08/08/09 4:25 AM ET
A-Rod's walk-off shot ends instant classic
Yankees slugger drills two-run homer in 15th inning vs. Sox
By Bryan Hoch / MLB.com
The spotlight of a pennant race never gets much brighter than when the Yankees and the Red Sox share a ballfield, and on Friday, it couldn't have been much better. Alex Rodriguez's two-run homer ended an epic 15-inning contest as the Yankees defeated the Red Sox, 2-0.
"It was a big game at the beginning, and it just kept getting bigger and bigger," Rodriguez said. "You don't want to play 15 innings and use up great pitching performances from both sides. We knew the game was very important, and it was good that we won."
Five hours and 33 minutes after A.J. Burnett threw the game's first pitch, Rodriguez launched the final one into the left-center-field bullpen off Boston's Junichi Tazawa, driving in the only runs of the night and lifting New York to its 10th walk-off win of the season.
The good-night rocket allowed the Yankees to expand their lead in the American League East to 4 1/2 games over their blood rivals. For Rodriguez, it snapped a career-high 72-at-bat homerless streak with career shot No. 573, tying Harmon Killebrew for ninth place on baseball's all-time list.
According to research by ESPN and MLB Network, it was also just the fifth game-ending home run in a scoreless game in the 15th inning or later. A-Rod joined Adrian Garrett (Angels, Sept. 22, 1975), Willie Mays (Giants, July 2, 1963), Earl Averill (Indians, Aug. 24, 1935) and Old Hoss Radbourn (Grays, Aug. 17, 1882) in the select quintet.
|Walk-off homers in the 15th inning or later in a scoreless game|
|Old Hoss Radbourn||Grays||8/17/1882||18th|
|Courtesy of ESPN and MLB Network|
It also authored a final chapter to a contest that -- through seven innings -- featured an epic duel between A.J. Burnett and Josh Beckett. The former Florida Marlins teammates were outstanding, successfully making a pleasant August evening feel an awful lot like October.
"Unbelievable win," Yankees manager Joe Girardi said. "This was really amazing. There were opportunities, but there weren't a whole lot of hits. Beckett and A.J. pitched great, and everyone in the bullpen pitched well for both teams. We were fortunate to come out on top."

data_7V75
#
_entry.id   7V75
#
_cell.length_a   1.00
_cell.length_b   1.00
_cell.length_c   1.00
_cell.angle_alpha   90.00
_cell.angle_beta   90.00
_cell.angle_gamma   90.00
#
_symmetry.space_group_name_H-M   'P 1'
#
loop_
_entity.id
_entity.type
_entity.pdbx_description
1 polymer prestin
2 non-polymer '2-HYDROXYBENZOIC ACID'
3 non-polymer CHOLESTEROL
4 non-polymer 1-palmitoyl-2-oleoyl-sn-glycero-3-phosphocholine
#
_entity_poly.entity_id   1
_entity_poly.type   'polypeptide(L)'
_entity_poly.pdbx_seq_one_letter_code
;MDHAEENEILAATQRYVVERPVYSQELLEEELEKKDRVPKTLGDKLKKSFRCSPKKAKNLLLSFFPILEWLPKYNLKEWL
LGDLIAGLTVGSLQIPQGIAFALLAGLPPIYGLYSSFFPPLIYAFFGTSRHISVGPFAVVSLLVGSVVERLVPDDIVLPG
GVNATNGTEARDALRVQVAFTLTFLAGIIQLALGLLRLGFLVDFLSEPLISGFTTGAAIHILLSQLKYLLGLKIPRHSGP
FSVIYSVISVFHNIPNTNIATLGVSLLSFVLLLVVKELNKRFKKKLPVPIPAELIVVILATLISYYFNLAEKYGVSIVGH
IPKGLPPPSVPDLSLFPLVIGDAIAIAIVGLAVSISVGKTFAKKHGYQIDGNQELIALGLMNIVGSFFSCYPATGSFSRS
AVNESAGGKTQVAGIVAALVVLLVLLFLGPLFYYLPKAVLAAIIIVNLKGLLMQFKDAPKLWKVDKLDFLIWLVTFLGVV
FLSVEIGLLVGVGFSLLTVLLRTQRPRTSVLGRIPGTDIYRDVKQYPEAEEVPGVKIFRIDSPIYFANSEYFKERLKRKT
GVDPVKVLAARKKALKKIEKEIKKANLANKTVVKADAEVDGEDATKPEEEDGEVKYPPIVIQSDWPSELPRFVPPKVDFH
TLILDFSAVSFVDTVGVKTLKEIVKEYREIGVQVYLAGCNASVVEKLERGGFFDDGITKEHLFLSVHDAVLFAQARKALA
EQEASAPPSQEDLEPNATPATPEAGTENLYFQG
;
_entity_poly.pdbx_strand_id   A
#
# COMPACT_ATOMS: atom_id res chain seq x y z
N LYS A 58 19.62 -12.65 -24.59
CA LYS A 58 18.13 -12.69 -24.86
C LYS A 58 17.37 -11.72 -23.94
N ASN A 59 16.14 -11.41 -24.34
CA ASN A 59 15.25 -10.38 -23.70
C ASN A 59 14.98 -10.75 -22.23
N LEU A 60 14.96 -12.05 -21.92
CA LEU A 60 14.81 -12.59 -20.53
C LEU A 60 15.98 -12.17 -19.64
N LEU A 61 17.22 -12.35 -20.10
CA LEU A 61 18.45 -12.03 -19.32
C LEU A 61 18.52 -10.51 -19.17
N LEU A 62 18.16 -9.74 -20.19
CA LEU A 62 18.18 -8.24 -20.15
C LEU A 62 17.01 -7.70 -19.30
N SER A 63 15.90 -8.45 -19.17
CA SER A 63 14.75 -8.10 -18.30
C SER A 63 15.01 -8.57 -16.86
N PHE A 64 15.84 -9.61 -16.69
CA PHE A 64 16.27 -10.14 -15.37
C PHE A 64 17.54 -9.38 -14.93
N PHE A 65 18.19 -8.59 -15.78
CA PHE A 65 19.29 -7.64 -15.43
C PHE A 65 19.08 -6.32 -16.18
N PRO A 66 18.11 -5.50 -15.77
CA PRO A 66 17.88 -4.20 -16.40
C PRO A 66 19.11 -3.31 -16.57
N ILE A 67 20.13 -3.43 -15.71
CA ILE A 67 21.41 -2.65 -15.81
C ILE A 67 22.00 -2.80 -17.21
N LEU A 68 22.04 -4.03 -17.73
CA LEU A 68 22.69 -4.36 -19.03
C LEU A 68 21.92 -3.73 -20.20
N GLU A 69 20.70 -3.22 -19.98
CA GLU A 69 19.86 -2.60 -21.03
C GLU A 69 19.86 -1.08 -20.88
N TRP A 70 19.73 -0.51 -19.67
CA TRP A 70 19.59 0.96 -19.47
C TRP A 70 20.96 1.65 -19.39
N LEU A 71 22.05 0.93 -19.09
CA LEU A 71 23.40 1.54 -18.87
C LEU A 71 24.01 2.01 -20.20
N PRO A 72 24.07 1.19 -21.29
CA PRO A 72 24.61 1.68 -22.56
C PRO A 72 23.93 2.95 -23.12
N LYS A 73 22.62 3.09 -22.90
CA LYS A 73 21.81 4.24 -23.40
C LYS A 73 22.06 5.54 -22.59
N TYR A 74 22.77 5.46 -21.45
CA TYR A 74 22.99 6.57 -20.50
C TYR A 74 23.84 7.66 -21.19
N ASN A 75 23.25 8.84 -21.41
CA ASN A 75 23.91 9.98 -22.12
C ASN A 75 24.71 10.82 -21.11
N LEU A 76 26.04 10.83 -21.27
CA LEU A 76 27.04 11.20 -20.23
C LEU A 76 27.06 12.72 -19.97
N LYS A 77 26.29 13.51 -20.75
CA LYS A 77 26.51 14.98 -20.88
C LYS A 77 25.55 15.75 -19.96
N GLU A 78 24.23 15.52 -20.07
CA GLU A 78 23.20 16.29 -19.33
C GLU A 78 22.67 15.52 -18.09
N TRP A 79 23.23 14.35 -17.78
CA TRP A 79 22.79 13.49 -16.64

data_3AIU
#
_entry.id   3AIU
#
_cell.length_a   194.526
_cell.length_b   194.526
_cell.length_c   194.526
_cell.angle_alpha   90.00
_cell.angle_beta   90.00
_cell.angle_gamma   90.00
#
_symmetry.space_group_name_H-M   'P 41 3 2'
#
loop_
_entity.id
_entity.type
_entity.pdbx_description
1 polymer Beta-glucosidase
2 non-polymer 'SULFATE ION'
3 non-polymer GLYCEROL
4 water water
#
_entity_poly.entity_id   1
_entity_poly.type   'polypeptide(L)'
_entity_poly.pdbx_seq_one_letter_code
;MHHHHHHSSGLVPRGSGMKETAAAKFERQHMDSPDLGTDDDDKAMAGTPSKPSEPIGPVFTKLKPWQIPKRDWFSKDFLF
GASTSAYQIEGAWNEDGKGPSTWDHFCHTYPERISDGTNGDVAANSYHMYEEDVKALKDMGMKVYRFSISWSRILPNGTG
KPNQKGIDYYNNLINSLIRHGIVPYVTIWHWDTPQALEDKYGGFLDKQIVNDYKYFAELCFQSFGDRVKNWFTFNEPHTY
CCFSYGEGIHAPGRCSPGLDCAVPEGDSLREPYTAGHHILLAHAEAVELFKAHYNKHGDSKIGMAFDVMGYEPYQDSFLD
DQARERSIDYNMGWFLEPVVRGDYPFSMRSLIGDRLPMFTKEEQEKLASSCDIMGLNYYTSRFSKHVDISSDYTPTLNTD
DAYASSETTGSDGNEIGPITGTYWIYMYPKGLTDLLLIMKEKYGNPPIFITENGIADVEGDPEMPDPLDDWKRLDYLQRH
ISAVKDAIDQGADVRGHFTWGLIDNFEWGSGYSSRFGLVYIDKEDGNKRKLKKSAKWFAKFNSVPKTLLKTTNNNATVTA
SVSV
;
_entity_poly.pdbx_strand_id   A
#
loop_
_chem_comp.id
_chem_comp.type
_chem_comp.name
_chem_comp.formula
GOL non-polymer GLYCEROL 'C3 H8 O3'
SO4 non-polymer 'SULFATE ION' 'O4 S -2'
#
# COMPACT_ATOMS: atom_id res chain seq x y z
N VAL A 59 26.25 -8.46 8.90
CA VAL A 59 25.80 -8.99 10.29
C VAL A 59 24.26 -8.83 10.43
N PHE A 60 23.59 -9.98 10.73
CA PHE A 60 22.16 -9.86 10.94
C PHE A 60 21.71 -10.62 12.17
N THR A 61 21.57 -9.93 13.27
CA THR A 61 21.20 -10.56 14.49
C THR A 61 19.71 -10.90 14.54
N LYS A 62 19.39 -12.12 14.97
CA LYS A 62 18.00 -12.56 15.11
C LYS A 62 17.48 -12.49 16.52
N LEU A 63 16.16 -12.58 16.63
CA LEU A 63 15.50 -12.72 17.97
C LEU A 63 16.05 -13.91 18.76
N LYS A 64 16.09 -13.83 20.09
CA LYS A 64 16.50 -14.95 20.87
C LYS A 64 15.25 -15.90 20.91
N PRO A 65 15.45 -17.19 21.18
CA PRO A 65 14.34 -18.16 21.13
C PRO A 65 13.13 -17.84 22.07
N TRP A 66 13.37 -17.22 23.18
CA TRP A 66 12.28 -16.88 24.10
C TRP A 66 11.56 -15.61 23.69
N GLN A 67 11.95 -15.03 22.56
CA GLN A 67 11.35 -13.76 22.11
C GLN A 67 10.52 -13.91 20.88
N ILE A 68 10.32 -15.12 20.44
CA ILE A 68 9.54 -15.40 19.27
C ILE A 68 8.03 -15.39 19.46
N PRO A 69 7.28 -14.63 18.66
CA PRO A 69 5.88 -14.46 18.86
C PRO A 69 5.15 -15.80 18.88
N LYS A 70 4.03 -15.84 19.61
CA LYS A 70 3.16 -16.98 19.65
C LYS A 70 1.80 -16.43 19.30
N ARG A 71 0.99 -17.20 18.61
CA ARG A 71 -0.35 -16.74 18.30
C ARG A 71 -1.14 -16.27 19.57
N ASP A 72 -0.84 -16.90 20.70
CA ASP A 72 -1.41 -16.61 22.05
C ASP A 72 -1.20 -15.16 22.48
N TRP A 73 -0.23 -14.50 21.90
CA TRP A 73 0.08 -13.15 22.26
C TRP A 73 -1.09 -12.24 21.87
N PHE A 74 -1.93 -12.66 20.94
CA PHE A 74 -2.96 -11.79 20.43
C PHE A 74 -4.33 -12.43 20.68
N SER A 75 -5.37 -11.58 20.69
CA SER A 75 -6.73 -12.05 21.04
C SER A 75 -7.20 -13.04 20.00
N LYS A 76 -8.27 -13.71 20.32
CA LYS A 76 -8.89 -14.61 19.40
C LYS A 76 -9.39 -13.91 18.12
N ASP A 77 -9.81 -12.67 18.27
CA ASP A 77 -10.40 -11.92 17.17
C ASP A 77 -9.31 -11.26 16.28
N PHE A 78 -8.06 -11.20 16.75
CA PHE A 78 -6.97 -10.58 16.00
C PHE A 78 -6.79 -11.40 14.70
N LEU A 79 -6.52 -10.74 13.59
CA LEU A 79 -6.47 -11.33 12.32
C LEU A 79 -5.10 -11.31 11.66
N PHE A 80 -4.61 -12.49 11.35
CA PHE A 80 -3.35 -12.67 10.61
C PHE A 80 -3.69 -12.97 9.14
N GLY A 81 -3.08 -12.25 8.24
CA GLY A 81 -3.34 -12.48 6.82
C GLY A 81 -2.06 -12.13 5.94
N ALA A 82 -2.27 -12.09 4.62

Derek Jeter was on the bases for Rodriguez's blast and could not believe so much of the sellout crowd of 48,262 had remained for the final act, roaring and trying to will a victory in the first Yankees-Red Sox game to progress scorelessly through 14 innings.
"They were outstanding," Jeter said. "I was surprised there were so many fans left there at the end. When I was on first, somebody was yelling at me to steal the base. I was still lucky I was still standing up."
The Yankees' early-morning push brought bleary-eyed relief only after they had their hearts twisted once again in the 14th inning.
Eric Hinske had entered the game in the eighth and was already enjoying his third at-bat when, with two men aboard, he blasted a deep drive to right field, drawing great cries of anticipation.
Red Sox right fielder J.D. Drew used every ounce of his remaining energy to flag the ball with a sensational running grab. Pinch-runner Ramiro Pena ran back to second base, and Hinske was left in disbelief.
|In the storied history of the Red Sox-Yankees rivalry, the franchises have played 15 or more innings 13 times. Friday night's nail-biter was the longest game between the two teams since New York's 11-6 victory in 1997.|
|8/29/1967 (Game 2)||20||NYY 4, BOS 3|
|9/5/1927 (Game 2)||18||BOS 12, NYY 11|
|4/16/1967||18||NYY 7, BOS 6|
|8/2/1978||17||BOS 7, NYY 5|
|9/29/1923 (Game 2)||16||BOS 3, NYY2|
|9/9/1962||16||BOS 5, NYY 4|
|6/4/1966 (Game 2)||16||BOS 6, NYY 3|
|4/19/1930 (Game 1)||15||BOS 4, NYY 3|
|4/18/1931||15||BOS 5, NYY 4|
|7/23/1932 (Game 1)||15||NYY 4, BOS 3|
|5/30/1951||15||BOS 1, NYY 10|
|6/1/1997||15||NYY 11, BOS 6|
|8/7/2009||15||NYY 2, BOS 0|
|* Home team in bold|
"I was hoping it was going to fall in, for sure," Hinske said. "I took my helmet off and I was like, 'No way, this is unbelievable.' It's just one of those crazy games that's going to go down in Yankees-Red Sox history."